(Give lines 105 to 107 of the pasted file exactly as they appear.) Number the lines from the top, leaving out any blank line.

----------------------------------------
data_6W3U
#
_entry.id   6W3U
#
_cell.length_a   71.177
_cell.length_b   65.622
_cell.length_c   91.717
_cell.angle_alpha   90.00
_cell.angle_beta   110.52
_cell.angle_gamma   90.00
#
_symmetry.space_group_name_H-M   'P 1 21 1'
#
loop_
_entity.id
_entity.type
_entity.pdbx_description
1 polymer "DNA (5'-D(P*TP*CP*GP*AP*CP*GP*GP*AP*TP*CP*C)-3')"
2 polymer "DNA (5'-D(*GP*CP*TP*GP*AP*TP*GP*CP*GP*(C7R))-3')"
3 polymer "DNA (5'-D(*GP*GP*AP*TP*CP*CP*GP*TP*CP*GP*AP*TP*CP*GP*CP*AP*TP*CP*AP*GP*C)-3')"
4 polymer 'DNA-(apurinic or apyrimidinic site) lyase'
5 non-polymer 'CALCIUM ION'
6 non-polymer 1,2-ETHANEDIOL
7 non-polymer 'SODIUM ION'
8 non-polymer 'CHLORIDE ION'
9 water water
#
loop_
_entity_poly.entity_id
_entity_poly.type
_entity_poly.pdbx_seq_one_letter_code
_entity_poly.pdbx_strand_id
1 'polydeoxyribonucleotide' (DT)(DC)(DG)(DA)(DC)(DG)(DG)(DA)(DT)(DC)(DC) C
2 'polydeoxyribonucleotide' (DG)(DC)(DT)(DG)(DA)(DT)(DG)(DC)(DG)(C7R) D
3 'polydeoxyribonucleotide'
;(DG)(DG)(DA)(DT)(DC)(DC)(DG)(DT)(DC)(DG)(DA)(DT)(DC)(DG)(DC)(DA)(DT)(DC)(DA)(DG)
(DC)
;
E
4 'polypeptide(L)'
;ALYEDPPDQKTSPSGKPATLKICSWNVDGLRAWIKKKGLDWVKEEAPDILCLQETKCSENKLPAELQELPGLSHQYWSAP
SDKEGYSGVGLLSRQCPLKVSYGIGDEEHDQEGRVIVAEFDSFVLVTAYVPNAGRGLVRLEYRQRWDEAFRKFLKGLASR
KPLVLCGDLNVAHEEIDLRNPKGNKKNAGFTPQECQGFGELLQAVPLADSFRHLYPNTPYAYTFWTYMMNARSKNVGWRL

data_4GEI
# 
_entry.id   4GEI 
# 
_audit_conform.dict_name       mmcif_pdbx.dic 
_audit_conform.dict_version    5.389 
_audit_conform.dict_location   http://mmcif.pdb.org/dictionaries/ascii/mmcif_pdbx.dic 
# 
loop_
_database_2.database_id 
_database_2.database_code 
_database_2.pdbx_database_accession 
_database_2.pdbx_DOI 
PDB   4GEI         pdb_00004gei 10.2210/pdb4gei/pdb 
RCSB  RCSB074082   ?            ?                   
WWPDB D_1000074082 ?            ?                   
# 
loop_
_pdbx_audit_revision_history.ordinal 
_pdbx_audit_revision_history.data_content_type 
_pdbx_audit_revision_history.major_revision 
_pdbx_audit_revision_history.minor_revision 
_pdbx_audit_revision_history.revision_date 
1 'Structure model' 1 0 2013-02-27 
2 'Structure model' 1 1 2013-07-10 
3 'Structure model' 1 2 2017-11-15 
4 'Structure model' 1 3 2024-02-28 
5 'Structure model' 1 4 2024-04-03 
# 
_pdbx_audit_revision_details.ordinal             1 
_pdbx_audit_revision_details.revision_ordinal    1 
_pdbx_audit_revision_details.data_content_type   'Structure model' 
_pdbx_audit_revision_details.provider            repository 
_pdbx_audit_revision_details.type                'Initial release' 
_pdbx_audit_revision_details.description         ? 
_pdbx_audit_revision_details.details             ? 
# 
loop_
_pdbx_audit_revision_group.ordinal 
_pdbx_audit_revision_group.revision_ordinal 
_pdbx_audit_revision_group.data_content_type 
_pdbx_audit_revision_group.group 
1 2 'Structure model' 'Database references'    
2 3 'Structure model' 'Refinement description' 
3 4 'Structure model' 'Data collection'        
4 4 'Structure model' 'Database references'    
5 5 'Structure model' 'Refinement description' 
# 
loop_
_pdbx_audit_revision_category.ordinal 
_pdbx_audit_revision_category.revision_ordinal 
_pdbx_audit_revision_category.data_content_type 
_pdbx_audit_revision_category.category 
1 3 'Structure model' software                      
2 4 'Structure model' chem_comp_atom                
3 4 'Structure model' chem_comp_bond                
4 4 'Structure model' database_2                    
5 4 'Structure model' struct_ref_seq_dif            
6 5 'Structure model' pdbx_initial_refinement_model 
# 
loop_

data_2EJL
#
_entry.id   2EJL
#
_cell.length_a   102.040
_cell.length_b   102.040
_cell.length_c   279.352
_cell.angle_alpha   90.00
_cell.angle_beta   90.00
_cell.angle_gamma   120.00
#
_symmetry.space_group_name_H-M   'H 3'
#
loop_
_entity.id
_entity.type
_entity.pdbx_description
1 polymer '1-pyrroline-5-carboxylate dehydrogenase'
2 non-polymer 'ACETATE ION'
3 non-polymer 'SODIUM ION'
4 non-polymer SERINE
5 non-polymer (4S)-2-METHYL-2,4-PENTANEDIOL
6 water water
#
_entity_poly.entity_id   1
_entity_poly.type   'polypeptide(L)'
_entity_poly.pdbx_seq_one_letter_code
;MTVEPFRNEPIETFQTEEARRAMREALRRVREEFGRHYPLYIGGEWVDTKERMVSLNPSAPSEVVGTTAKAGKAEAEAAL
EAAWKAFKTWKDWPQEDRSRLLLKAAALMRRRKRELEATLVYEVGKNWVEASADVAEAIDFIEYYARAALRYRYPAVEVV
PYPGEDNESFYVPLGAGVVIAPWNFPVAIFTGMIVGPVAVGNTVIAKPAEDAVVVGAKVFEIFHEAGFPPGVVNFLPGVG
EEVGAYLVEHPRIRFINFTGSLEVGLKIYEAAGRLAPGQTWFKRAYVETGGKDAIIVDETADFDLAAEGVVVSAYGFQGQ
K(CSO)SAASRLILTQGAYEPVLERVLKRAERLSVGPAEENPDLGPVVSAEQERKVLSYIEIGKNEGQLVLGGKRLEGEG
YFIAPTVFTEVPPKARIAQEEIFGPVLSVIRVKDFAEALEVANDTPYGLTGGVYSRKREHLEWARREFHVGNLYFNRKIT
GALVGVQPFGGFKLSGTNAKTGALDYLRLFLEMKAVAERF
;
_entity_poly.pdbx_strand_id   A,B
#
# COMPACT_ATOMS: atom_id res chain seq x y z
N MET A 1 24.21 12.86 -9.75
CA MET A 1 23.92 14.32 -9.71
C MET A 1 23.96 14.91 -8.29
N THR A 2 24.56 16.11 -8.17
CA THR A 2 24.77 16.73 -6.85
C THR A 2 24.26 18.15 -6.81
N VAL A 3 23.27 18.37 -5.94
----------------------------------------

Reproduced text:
data_2EJL
#
_entry.id   2EJL